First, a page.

Song of the Broad-Axe
11 Her shape arises, She less guarded than ever, yet more guarded than ever, The gross and soil'd she moves among do not make her gross and soil'd, She knows the thoughts as she passes, nothing is conceal'd from her, She is none the less considerate or friendly therefor, She is the best belov'd, it is without exception, she has no reason to fear and she does not fear, Oaths, quarrels, hiccupp'd songs, smutty expressions, are idle to her as she passes, She is silent, she is possess'd of herself, they do not offend her, She receives them as the laws of Nature receive them, she is strong, She too is a law of Nature—there is no law stronger than she is.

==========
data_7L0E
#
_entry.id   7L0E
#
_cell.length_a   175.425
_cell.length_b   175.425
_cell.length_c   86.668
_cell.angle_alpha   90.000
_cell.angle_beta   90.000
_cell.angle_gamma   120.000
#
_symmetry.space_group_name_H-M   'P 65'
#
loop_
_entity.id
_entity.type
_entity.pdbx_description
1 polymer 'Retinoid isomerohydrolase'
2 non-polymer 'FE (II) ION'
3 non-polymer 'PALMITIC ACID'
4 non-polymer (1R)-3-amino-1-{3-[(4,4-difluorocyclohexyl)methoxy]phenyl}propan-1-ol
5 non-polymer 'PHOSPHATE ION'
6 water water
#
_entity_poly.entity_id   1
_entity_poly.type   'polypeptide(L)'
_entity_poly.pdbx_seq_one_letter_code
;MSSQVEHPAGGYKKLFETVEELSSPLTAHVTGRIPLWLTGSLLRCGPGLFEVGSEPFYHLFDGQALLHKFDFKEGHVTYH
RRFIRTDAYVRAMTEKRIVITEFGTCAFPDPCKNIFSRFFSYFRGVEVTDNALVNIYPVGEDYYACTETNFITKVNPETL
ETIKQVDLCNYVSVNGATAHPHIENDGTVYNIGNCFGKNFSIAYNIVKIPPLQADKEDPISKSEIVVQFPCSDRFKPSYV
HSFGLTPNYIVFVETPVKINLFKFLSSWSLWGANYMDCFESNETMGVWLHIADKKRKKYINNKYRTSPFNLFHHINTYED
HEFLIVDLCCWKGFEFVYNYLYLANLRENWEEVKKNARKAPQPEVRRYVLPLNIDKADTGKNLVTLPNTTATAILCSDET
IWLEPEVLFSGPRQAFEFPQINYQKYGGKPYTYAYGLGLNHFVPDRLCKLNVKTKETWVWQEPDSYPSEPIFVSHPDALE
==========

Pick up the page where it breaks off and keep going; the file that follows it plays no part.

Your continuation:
Posted on 06/10/2014, in literature, poetry and tagged 19th Century Poetry, American literature, American poets, Daily Whitman, free verse, Leaves of Grass, literature, poems, poetry, Transcendentalists, Walt Whitman. Bookmark the permalink. 1 Comment.